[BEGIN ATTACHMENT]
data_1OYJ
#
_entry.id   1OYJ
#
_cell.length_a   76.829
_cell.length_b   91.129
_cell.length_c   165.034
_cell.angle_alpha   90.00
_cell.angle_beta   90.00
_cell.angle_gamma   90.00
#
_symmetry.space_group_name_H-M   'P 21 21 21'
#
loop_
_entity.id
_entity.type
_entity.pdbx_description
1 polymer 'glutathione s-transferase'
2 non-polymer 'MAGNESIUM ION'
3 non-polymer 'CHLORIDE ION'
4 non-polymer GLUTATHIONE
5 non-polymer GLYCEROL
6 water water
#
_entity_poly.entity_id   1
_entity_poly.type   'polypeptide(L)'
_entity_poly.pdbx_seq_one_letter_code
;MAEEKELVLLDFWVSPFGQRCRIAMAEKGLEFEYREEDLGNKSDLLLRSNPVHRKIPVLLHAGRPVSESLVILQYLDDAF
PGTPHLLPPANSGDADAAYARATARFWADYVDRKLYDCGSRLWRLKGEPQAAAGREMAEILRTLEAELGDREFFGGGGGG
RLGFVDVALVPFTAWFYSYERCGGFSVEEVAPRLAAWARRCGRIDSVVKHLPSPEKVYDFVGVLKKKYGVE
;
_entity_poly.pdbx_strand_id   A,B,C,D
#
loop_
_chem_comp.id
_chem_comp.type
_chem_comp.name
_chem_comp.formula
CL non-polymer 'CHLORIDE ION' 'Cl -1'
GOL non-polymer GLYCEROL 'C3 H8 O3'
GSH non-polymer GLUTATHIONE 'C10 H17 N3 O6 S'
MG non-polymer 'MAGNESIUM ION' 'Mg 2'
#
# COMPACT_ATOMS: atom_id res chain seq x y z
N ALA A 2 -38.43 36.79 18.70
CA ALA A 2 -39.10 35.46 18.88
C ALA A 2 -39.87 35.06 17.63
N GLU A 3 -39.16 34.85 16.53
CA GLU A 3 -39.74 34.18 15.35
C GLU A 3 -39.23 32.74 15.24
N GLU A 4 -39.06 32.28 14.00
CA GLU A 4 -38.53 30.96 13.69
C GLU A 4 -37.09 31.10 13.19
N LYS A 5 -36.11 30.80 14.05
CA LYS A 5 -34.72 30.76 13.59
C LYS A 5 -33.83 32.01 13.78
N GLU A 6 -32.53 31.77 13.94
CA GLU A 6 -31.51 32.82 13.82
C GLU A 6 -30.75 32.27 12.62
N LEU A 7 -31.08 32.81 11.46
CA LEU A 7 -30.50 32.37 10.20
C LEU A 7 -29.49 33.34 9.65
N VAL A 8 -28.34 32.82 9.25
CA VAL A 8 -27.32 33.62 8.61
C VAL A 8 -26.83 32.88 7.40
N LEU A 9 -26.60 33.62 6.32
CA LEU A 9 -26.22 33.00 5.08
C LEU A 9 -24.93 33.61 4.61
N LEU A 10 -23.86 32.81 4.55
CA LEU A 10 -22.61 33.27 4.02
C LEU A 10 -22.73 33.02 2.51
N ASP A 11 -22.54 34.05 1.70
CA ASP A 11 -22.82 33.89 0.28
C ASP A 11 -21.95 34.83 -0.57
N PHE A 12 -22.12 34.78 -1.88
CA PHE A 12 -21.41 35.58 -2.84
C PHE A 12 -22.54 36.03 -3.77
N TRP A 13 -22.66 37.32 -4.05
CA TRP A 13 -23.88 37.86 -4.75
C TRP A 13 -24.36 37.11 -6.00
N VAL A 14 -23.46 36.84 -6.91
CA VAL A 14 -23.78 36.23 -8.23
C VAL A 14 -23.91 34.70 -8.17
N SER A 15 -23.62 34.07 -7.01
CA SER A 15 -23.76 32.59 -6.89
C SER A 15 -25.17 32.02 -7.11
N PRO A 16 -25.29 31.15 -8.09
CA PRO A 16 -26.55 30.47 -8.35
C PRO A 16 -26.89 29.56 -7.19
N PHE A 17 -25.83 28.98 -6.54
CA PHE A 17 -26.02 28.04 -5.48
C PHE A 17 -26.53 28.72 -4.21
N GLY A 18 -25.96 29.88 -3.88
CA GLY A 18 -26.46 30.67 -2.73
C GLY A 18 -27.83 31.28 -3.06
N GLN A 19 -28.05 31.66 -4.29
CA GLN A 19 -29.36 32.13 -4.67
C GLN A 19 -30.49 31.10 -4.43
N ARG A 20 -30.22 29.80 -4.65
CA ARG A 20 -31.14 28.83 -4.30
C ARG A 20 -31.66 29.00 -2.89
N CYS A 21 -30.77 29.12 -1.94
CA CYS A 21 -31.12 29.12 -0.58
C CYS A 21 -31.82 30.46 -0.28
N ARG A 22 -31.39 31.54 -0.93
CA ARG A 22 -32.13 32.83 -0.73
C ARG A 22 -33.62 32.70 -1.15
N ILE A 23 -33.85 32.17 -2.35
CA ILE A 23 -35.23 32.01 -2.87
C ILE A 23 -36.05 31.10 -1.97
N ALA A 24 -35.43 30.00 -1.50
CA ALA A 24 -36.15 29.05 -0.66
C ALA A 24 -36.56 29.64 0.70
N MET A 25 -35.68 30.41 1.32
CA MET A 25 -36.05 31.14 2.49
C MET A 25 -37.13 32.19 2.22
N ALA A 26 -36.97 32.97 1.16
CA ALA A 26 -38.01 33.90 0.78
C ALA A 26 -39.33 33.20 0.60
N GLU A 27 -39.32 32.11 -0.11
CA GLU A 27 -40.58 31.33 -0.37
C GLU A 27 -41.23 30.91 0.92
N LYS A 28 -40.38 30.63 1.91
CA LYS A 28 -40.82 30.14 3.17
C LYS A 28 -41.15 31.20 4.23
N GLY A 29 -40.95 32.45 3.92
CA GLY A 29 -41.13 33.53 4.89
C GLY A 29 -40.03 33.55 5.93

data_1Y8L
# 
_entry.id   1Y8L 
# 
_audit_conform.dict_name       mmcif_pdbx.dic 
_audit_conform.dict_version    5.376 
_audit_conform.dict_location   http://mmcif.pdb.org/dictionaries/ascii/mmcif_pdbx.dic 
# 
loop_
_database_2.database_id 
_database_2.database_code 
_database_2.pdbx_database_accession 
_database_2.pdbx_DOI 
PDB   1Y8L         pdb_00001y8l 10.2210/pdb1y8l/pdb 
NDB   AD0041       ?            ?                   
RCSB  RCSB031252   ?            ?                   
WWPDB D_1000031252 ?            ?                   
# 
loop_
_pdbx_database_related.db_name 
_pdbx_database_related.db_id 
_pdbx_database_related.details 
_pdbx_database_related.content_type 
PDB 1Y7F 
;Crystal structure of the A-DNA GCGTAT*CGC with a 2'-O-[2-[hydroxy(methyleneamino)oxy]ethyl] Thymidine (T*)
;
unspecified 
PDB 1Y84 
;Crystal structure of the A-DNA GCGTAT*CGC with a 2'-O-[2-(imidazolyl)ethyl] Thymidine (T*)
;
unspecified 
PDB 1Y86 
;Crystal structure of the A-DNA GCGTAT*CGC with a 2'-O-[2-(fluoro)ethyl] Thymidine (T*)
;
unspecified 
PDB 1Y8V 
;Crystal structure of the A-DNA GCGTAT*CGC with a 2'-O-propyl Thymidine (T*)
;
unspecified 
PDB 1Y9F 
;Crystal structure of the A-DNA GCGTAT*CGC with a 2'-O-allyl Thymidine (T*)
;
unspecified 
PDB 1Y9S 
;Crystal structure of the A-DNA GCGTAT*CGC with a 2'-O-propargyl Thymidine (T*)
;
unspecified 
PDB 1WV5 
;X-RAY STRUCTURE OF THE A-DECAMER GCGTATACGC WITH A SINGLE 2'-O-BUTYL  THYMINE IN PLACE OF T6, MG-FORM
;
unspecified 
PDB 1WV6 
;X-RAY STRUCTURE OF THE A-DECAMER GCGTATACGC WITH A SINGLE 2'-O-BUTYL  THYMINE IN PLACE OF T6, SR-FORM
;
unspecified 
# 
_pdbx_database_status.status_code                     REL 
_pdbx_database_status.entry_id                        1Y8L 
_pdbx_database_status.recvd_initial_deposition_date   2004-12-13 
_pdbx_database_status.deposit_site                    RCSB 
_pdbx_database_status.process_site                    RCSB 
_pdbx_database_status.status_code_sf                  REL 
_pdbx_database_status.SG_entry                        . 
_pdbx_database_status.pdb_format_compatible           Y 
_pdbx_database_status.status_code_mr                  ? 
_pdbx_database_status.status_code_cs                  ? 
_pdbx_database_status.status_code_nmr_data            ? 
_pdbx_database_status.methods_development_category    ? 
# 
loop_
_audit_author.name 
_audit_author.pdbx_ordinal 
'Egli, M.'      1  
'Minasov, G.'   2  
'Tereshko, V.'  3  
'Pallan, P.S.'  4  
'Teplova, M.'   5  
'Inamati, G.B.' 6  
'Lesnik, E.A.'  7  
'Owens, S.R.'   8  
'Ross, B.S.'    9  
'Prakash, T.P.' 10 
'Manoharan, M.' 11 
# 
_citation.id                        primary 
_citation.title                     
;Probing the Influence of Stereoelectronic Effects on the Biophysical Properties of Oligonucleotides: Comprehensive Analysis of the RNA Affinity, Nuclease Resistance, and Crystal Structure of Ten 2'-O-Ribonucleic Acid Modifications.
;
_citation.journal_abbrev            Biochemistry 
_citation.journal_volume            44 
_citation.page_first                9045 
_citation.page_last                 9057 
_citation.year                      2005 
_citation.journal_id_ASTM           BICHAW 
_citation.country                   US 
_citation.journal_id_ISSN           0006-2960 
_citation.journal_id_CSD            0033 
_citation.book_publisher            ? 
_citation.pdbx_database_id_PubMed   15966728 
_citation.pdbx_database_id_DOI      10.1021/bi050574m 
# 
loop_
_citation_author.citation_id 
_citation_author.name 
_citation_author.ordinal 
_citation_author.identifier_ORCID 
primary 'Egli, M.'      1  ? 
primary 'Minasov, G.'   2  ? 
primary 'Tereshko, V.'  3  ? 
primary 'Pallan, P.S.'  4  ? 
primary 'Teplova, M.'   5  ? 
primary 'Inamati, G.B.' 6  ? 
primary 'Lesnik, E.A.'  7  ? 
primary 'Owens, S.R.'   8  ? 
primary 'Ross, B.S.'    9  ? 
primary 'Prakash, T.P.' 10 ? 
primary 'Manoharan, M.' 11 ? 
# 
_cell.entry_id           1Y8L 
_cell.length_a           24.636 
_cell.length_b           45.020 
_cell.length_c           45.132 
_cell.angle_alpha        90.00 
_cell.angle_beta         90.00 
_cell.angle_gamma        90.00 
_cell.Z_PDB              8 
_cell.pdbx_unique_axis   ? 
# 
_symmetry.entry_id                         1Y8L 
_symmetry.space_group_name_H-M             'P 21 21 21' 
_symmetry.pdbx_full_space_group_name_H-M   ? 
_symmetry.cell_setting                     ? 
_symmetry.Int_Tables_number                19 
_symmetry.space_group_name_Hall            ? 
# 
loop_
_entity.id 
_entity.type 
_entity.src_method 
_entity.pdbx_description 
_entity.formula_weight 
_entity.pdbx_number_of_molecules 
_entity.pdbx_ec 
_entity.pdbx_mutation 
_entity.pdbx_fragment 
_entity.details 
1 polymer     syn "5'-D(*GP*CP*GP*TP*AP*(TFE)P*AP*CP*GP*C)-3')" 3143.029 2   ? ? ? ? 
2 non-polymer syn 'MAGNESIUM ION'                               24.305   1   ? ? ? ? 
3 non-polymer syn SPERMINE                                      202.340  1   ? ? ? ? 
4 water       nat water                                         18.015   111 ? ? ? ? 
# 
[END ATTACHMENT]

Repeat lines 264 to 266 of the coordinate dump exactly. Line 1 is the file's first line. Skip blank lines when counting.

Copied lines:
loop_
_entity.id 
_entity.type 